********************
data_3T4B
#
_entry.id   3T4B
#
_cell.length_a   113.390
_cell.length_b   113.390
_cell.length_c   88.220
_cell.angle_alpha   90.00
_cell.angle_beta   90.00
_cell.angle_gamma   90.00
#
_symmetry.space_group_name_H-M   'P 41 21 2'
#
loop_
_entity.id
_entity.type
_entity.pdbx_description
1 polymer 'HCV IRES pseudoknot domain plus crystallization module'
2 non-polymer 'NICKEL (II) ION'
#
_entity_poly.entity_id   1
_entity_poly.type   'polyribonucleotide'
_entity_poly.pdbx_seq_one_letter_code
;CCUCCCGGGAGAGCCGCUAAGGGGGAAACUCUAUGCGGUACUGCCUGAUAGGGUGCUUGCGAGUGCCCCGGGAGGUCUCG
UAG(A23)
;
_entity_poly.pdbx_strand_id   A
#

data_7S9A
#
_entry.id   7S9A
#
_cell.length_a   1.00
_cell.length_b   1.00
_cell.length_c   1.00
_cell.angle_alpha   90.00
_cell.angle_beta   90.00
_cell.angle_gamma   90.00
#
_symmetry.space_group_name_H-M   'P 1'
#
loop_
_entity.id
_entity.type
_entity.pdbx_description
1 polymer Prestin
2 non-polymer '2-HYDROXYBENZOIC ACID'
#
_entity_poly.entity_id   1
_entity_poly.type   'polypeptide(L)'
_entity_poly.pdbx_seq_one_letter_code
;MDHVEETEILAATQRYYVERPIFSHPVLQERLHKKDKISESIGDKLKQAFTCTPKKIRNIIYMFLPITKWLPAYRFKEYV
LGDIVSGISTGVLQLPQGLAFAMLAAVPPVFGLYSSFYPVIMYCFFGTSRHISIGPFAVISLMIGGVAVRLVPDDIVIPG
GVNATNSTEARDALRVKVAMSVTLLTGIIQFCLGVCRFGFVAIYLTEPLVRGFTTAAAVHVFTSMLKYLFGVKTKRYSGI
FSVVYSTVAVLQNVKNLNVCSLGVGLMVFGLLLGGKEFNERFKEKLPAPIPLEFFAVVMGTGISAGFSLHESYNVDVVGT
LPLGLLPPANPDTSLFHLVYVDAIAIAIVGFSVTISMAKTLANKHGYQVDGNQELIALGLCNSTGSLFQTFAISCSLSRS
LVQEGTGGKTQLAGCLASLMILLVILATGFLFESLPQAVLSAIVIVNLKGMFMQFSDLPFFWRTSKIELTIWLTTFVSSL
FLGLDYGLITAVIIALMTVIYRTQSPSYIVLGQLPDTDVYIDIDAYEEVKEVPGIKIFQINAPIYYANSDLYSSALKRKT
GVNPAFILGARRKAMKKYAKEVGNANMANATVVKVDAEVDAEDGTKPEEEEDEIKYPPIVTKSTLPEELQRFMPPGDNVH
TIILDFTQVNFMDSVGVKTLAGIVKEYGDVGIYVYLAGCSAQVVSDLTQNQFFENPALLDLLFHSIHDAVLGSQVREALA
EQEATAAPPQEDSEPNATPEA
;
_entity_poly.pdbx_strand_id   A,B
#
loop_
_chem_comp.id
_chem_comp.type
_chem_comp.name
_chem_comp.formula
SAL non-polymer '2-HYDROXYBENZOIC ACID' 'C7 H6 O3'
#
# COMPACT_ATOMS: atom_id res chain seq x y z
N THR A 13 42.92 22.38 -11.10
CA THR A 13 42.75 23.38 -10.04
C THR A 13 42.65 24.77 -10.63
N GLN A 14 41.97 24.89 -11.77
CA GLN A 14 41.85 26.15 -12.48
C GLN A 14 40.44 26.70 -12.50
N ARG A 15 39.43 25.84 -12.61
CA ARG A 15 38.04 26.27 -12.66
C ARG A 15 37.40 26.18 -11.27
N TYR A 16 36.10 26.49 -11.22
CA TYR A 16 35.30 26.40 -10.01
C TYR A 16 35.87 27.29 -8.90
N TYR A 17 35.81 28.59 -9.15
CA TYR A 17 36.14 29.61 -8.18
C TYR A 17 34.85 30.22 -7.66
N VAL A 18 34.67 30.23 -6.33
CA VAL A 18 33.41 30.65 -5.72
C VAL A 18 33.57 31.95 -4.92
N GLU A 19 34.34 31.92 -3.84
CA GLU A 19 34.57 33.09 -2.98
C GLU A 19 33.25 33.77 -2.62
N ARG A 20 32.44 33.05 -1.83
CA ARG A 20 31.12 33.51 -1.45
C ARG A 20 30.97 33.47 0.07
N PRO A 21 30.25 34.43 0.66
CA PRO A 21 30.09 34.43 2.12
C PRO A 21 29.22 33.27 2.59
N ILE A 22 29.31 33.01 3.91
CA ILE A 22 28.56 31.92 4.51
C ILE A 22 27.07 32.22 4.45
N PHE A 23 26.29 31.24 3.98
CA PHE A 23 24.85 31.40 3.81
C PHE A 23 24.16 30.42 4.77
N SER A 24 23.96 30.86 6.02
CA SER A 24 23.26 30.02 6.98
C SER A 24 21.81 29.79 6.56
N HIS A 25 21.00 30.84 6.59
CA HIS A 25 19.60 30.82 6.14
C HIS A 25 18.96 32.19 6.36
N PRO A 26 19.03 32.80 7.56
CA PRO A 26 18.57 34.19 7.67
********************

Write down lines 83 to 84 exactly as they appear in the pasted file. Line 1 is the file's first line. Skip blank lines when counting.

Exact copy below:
CA TYR A 16 35.30 26.40 -10.01
C TYR A 16 35.87 27.29 -8.90